Thought leaders. Innovators. Entrepreneurs. Welcome to the annual WIRED business conference in NYC.
Nate and I had the good fortune to attend thanks to our friends at WIRED Magazine. I attended last year and was blown away by the quality and variety of speakers. I didn’t think I would attend a better conference, ever, but the lineup for 2012 was even hotter. The brilliance of the conference is taking a wide variety of topics and organizing them within a common theme. This year it was ‘disruption.’ The topics ranged from the Google car, fitness and technology, entrepreneurial approach to government, artificial intelligence, the car as a mobile app and, of course, social media.
The morning kicked off with a discussion with Marc Andreessen (founder Andreessen Horowitz and creator of Netscape) on The Future of Everything. Marc is clearly the smartest guy in the room and when he speaks about a trend or a possibility you have a good sense it will happen. Other highlights included Dick Costolo CEO Twitter, Alan Mulally CEO Ford, and James Dyson inventor. But equally compelling were lesser-known speakers that are doing equally important work. Yancey Strickler founder of Kickstarter, and Jennifer Pahlka from Code for America – incredible individuals that possess not only the skills but also the drive to make their ideas reality. In turn, they are also making their ideas, your ideas. Truly amazing.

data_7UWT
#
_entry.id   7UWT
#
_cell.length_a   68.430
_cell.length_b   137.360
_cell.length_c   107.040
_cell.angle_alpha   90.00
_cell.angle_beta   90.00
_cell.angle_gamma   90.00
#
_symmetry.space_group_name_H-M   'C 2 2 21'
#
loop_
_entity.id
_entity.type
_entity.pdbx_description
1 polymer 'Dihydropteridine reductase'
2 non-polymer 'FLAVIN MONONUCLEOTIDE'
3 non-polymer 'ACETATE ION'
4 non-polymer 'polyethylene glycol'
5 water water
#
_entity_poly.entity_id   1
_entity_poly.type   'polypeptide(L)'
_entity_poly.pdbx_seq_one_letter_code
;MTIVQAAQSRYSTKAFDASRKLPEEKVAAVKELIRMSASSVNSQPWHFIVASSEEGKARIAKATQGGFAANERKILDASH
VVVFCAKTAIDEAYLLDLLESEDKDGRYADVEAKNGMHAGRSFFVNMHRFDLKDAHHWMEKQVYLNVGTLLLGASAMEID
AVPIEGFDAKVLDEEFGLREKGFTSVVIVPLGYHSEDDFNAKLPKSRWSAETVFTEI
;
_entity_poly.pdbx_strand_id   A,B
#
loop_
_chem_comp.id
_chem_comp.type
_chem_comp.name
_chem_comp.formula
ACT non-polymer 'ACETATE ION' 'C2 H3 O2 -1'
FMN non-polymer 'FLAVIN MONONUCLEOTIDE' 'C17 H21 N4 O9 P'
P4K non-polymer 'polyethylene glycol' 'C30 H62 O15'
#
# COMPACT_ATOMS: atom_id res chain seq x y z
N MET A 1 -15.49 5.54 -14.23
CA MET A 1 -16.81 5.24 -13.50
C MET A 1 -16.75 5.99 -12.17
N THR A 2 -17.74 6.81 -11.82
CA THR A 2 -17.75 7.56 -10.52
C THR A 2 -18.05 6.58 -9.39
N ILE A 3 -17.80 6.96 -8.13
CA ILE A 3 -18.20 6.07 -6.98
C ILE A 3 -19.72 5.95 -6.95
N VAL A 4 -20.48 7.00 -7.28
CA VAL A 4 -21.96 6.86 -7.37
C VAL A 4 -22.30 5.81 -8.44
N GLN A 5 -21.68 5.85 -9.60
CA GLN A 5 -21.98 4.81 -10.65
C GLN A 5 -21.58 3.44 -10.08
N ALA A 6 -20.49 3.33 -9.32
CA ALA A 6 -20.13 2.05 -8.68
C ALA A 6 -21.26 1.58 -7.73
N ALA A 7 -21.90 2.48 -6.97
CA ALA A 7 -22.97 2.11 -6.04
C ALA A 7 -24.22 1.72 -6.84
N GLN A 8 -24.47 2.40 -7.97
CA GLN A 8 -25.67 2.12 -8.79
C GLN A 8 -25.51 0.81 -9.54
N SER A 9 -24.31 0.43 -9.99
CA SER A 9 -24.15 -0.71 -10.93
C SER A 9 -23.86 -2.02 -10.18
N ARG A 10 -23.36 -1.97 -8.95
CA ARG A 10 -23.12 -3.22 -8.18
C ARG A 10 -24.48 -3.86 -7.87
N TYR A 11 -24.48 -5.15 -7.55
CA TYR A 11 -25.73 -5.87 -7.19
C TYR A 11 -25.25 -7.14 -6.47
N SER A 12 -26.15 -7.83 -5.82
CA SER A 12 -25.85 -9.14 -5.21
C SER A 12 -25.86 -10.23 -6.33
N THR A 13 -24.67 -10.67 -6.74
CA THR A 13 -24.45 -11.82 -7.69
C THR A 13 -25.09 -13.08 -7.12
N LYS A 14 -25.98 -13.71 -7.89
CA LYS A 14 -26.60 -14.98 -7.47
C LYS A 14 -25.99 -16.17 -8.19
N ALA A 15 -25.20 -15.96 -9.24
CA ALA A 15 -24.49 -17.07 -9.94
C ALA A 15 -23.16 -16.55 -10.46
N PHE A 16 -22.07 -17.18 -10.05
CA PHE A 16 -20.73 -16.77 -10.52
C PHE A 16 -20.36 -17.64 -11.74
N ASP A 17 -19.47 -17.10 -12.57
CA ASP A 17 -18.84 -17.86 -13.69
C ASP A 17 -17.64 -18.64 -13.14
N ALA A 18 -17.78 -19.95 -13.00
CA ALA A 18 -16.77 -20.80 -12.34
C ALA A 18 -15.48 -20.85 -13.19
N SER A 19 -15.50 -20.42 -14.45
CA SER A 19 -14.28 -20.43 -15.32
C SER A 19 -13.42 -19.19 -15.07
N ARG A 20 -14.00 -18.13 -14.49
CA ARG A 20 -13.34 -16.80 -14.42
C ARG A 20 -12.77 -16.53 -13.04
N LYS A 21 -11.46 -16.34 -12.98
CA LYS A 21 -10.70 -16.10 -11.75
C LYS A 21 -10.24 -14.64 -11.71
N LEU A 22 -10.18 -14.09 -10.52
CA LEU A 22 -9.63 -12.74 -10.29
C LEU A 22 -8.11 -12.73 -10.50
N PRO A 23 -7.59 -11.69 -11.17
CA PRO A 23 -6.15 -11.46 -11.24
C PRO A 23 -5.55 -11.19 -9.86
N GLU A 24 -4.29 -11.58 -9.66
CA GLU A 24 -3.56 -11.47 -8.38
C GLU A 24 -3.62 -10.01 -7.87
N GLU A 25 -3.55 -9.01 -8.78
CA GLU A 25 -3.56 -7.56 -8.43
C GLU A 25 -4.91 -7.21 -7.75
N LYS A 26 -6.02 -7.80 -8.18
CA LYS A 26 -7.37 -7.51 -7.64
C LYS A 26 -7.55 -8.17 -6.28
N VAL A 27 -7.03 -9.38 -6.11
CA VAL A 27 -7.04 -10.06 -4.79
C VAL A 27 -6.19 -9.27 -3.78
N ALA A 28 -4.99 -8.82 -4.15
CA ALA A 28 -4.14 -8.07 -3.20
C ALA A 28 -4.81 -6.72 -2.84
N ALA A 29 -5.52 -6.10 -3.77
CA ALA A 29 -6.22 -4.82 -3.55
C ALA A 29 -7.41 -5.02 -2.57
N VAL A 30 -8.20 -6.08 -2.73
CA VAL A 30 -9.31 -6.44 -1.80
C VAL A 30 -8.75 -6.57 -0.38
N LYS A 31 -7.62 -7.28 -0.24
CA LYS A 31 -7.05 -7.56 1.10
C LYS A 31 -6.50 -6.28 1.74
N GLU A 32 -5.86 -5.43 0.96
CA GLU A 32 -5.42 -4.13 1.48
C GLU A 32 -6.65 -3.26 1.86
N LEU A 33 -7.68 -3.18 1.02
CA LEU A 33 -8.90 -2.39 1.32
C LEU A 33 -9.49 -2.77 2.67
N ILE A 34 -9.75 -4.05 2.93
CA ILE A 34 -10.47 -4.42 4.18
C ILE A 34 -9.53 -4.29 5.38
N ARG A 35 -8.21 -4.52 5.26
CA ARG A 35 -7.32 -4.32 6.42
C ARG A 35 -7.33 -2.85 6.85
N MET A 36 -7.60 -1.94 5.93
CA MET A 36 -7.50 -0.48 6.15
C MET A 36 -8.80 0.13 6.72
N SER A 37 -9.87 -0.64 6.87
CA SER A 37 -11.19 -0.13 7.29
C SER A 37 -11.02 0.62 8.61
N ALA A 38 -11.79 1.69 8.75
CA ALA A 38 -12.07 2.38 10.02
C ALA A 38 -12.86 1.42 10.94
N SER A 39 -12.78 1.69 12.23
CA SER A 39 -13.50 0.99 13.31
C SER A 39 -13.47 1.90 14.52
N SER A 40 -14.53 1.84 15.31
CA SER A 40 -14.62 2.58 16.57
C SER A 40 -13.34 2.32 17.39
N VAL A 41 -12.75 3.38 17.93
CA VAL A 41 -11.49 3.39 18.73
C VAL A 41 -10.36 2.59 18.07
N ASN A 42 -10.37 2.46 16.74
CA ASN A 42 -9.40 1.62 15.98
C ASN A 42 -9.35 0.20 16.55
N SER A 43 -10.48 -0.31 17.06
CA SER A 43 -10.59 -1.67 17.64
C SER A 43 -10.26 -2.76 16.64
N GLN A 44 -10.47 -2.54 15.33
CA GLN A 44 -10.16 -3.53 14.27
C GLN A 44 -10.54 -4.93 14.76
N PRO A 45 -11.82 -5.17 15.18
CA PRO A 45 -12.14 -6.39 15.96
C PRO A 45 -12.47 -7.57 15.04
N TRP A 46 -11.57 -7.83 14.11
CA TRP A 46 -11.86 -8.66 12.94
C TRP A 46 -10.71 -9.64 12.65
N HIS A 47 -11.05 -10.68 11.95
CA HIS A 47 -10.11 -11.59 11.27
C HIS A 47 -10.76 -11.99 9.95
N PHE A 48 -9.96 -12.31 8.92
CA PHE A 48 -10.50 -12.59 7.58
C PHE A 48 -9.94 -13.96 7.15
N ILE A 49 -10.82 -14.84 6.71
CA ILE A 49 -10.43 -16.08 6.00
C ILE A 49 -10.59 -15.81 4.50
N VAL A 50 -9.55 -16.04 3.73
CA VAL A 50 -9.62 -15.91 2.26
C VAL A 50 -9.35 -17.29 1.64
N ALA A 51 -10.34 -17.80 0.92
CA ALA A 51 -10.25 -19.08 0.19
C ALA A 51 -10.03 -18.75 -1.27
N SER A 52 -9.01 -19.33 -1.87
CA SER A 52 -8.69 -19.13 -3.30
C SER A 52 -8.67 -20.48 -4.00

The take-aways are simply too many to list – but also too important not to suggest that you watch the entire conference. Stream it through this link below. Stream it today:
A must-watch is Curtis Houghland speaking to The Myths of Social Media. His presentation is insightful and very relevant to today’s marketers. I especially like the quote, “P&G’s marketing goal is to have a one-to-one relationship with all customers.”
Too often – in my opinion – people dismiss the value of conferences. In this instance, the venue, production quality, speaker lineup and depth of discussion were of the highest possible caliber. If you can buy, beg or steal your way into the conference for 2013, I would highly recommend.